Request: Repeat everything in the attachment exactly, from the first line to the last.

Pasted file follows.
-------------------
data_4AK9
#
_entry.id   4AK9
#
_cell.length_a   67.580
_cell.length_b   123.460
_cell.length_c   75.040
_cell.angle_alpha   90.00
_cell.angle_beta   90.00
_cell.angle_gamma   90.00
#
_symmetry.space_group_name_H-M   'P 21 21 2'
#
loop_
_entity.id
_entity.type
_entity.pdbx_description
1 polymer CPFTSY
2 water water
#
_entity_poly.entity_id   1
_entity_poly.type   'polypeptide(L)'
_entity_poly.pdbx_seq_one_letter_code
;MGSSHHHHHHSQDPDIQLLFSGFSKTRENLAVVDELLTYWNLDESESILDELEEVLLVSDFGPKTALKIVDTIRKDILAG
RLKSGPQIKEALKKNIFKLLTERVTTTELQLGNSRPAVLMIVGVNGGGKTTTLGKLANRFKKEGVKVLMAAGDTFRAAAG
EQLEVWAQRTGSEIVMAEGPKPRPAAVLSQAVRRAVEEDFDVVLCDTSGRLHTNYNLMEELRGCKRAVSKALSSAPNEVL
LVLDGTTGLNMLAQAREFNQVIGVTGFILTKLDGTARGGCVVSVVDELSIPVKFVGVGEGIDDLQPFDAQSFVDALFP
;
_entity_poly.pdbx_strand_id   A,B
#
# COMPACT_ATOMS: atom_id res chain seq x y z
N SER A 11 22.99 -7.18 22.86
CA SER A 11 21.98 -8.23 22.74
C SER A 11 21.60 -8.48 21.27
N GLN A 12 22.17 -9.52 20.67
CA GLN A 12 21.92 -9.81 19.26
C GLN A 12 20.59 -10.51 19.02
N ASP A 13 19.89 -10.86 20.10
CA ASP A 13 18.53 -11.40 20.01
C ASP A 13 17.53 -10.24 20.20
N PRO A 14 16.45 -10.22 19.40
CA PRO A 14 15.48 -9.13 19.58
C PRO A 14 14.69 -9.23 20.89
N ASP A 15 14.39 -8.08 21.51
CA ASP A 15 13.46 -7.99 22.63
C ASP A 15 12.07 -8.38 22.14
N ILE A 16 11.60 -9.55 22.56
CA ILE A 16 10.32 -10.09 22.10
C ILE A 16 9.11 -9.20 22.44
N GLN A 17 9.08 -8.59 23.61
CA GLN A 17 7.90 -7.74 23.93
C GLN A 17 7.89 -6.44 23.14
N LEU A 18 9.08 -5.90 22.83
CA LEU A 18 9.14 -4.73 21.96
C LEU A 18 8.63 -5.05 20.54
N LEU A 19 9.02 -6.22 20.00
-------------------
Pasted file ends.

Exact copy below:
data_4AK9
#
_entry.id   4AK9
#
_cell.length_a   67.580
_cell.length_b   123.460
_cell.length_c   75.040
_cell.angle_alpha   90.00
_cell.angle_beta   90.00
_cell.angle_gamma   90.00
#
_symmetry.space_group_name_H-M   'P 21 21 2'
#
loop_
_entity.id
_entity.type
_entity.pdbx_description
1 polymer CPFTSY
2 water water
#
_entity_poly.entity_id   1
_entity_poly.type   'polypeptide(L)'
_entity_poly.pdbx_seq_one_letter_code
;MGSSHHHHHHSQDPDIQLLFSGFSKTRENLAVVDELLTYWNLDESESILDELEEVLLVSDFGPKTALKIVDTIRKDILAG
RLKSGPQIKEALKKNIFKLLTERVTTTELQLGNSRPAVLMIVGVNGGGKTTTLGKLANRFKKEGVKVLMAAGDTFRAAAG
EQLEVWAQRTGSEIVMAEGPKPRPAAVLSQAVRRAVEEDFDVVLCDTSGRLHTNYNLMEELRGCKRAVSKALSSAPNEVL
LVLDGTTGLNMLAQAREFNQVIGVTGFILTKLDGTARGGCVVSVVDELSIPVKFVGVGEGIDDLQPFDAQSFVDALFP
;
_entity_poly.pdbx_strand_id   A,B
#
# COMPACT_ATOMS: atom_id res chain seq x y z
N SER A 11 22.99 -7.18 22.86
CA SER A 11 21.98 -8.23 22.74
C SER A 11 21.60 -8.48 21.27
N GLN A 12 22.17 -9.52 20.67
CA GLN A 12 21.92 -9.81 19.26
C GLN A 12 20.59 -10.51 19.02
N ASP A 13 19.89 -10.86 20.10
CA ASP A 13 18.53 -11.40 20.01
C ASP A 13 17.53 -10.24 20.20
N PRO A 14 16.45 -10.22 19.40
CA PRO A 14 15.48 -9.13 19.58
C PRO A 14 14.69 -9.23 20.89
N ASP A 15 14.39 -8.08 21.51
CA ASP A 15 13.46 -7.99 22.63
C ASP A 15 12.07 -8.38 22.14
N ILE A 16 11.60 -9.55 22.56
CA ILE A 16 10.32 -10.09 22.10
C ILE A 16 9.11 -9.20 22.44
N GLN A 17 9.08 -8.59 23.61
CA GLN A 17 7.90 -7.74 23.93
C GLN A 17 7.89 -6.44 23.14
N LEU A 18 9.08 -5.90 22.83
CA LEU A 18 9.14 -4.73 21.96
C LEU A 18 8.63 -5.05 20.54
N LEU A 19 9.02 -6.22 20.00